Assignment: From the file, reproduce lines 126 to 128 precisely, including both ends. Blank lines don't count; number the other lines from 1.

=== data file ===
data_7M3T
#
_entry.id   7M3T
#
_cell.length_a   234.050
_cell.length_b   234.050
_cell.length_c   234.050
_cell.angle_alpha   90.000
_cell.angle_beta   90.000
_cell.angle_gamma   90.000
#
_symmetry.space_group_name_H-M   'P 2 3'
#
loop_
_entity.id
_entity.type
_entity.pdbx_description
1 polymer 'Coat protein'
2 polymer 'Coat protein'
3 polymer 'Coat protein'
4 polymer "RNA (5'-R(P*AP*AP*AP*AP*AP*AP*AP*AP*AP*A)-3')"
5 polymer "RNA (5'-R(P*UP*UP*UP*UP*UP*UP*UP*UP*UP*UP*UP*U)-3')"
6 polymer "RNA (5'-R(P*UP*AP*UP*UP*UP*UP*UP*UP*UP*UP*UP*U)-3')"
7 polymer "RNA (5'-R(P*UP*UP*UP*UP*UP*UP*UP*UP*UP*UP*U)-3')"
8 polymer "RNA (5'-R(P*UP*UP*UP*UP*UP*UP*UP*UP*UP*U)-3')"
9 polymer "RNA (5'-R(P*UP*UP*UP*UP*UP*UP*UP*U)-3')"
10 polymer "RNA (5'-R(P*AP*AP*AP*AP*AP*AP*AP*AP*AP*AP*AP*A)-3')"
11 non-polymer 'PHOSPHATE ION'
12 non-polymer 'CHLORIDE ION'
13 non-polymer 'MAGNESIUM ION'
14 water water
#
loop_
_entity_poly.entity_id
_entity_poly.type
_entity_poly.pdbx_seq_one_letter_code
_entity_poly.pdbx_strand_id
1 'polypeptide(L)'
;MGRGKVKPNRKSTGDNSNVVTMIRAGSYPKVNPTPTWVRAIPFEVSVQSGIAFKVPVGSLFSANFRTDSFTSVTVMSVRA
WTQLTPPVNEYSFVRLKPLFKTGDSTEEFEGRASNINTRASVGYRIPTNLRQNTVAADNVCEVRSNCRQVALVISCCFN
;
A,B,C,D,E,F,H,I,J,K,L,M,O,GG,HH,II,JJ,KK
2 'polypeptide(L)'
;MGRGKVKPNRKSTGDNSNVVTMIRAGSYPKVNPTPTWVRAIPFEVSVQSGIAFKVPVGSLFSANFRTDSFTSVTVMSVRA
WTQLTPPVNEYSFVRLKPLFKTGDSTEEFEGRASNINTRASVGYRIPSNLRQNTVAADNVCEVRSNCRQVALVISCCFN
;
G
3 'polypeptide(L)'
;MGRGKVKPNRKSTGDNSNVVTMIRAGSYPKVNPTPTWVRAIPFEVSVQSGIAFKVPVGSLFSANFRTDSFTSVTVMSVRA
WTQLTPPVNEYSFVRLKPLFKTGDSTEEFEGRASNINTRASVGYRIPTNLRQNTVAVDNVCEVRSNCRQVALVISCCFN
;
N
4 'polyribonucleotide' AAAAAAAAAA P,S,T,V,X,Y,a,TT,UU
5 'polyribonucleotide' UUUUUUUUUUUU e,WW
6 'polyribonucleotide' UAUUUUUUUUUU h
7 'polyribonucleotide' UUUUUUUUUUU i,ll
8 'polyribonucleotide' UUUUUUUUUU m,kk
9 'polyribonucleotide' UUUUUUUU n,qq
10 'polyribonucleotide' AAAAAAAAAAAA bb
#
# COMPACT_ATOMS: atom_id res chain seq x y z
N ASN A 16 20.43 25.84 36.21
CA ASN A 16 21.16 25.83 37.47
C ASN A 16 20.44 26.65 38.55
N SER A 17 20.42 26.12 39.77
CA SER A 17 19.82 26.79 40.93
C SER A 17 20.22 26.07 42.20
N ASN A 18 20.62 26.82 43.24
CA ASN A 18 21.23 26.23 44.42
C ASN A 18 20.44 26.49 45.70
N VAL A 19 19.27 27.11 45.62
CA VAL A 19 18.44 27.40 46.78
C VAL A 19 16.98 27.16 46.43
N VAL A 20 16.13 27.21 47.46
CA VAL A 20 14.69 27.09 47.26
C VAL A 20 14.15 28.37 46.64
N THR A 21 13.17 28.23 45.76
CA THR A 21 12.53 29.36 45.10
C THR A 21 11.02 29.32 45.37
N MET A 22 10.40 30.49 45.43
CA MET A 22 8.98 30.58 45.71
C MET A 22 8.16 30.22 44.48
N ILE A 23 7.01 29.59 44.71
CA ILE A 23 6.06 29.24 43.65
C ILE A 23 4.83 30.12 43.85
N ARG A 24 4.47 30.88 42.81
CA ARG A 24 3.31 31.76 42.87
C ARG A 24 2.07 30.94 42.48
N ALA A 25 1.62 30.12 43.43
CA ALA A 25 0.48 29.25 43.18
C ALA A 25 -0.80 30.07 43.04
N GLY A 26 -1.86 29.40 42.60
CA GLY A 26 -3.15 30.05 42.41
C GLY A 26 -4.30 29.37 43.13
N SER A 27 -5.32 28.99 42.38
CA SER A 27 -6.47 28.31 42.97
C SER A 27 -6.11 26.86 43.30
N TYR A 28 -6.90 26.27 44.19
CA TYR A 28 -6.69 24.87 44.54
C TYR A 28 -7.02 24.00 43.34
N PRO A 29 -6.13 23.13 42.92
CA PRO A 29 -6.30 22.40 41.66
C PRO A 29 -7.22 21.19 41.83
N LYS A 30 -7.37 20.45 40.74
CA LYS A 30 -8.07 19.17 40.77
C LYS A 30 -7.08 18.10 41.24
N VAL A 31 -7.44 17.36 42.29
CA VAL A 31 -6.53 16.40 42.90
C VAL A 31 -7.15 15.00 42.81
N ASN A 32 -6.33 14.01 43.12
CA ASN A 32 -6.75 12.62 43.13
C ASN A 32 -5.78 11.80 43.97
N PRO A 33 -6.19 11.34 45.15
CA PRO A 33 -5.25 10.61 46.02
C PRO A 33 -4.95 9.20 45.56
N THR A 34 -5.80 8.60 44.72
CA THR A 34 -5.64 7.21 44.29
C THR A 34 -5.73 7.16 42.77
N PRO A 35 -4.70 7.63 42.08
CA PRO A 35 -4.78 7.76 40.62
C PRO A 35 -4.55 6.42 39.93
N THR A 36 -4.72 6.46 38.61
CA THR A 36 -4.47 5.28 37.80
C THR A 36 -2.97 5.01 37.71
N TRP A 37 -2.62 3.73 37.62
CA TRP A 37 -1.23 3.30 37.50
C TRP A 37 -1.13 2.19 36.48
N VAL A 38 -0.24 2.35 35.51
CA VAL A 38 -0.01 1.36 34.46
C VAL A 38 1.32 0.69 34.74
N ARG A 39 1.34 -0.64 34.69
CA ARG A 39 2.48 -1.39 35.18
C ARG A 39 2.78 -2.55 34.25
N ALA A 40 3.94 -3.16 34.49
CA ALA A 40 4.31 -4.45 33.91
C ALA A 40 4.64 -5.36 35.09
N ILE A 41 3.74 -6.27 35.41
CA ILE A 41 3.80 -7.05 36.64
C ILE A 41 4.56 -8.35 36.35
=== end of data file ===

CA TRP A 37 -1.23 3.30 37.50
C TRP A 37 -1.13 2.19 36.48
N VAL A 38 -0.24 2.35 35.51